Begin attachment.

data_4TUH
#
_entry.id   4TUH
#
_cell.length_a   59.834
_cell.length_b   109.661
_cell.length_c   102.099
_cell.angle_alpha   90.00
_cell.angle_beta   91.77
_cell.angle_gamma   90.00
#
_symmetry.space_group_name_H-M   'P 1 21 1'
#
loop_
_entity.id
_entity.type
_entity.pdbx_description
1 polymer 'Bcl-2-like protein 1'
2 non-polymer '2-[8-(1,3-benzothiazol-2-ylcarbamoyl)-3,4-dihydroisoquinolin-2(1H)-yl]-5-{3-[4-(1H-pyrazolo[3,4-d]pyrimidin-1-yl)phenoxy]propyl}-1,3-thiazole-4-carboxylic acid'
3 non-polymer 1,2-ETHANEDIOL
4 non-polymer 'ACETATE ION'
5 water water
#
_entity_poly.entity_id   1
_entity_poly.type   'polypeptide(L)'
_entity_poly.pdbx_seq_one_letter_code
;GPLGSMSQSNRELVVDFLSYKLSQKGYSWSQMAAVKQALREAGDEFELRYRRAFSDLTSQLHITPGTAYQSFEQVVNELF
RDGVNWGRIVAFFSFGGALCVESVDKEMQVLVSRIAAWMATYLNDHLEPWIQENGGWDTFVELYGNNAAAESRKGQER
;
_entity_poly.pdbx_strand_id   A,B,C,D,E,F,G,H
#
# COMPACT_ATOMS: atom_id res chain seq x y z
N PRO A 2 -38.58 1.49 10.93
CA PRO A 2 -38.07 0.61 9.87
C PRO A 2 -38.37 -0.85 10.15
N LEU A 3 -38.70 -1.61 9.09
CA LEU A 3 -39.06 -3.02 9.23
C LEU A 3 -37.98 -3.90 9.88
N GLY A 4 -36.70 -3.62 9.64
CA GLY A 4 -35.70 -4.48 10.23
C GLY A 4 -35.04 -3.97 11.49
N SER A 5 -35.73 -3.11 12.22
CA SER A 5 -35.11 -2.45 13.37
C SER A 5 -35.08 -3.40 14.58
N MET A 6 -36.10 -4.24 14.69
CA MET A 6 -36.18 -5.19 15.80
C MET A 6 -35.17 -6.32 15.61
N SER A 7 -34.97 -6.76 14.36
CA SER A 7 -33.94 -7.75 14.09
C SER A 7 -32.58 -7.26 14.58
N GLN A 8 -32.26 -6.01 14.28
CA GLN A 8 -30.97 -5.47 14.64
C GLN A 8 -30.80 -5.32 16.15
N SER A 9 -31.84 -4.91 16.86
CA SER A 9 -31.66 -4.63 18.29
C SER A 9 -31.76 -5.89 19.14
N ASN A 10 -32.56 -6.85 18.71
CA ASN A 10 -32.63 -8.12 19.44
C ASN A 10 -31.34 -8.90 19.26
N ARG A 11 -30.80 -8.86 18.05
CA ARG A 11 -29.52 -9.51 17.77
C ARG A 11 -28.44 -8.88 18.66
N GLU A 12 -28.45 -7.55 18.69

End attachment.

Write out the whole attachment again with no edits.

data_4TUH
#
_entry.id   4TUH
#
_cell.length_a   59.834
_cell.length_b   109.661
_cell.length_c   102.099
_cell.angle_alpha   90.00
_cell.angle_beta   91.77
_cell.angle_gamma   90.00
#
_symmetry.space_group_name_H-M   'P 1 21 1'
#
loop_
_entity.id
_entity.type
_entity.pdbx_description
1 polymer 'Bcl-2-like protein 1'
2 non-polymer '2-[8-(1,3-benzothiazol-2-ylcarbamoyl)-3,4-dihydroisoquinolin-2(1H)-yl]-5-{3-[4-(1H-pyrazolo[3,4-d]pyrimidin-1-yl)phenoxy]propyl}-1,3-thiazole-4-carboxylic acid'
3 non-polymer 1,2-ETHANEDIOL
4 non-polymer 'ACETATE ION'
5 water water
#
_entity_poly.entity_id   1
_entity_poly.type   'polypeptide(L)'
_entity_poly.pdbx_seq_one_letter_code
;GPLGSMSQSNRELVVDFLSYKLSQKGYSWSQMAAVKQALREAGDEFELRYRRAFSDLTSQLHITPGTAYQSFEQVVNELF
RDGVNWGRIVAFFSFGGALCVESVDKEMQVLVSRIAAWMATYLNDHLEPWIQENGGWDTFVELYGNNAAAESRKGQER
;
_entity_poly.pdbx_strand_id   A,B,C,D,E,F,G,H
#
# COMPACT_ATOMS: atom_id res chain seq x y z
N PRO A 2 -38.58 1.49 10.93
CA PRO A 2 -38.07 0.61 9.87
C PRO A 2 -38.37 -0.85 10.15
N LEU A 3 -38.70 -1.61 9.09
CA LEU A 3 -39.06 -3.02 9.23
C LEU A 3 -37.98 -3.90 9.88
N GLY A 4 -36.70 -3.62 9.64
CA GLY A 4 -35.70 -4.48 10.23
C GLY A 4 -35.04 -3.97 11.49
N SER A 5 -35.73 -3.11 12.22
CA SER A 5 -35.11 -2.45 13.37
C SER A 5 -35.08 -3.40 14.58
N MET A 6 -36.10 -4.24 14.69
CA MET A 6 -36.18 -5.19 15.80
C MET A 6 -35.17 -6.32 15.61
N SER A 7 -34.97 -6.76 14.36
CA SER A 7 -33.94 -7.75 14.09
C SER A 7 -32.58 -7.26 14.58
N GLN A 8 -32.26 -6.01 14.28
CA GLN A 8 -30.97 -5.47 14.64
C GLN A 8 -30.80 -5.32 16.15
N SER A 9 -31.84 -4.91 16.86
CA SER A 9 -31.66 -4.63 18.29
C SER A 9 -31.76 -5.89 19.14
N ASN A 10 -32.56 -6.85 18.71
CA ASN A 10 -32.63 -8.12 19.44
C ASN A 10 -31.34 -8.90 19.26
N ARG A 11 -30.80 -8.86 18.05
CA ARG A 11 -29.52 -9.51 17.77
C ARG A 11 -28.44 -8.88 18.66
N GLU A 12 -28.45 -7.55 18.69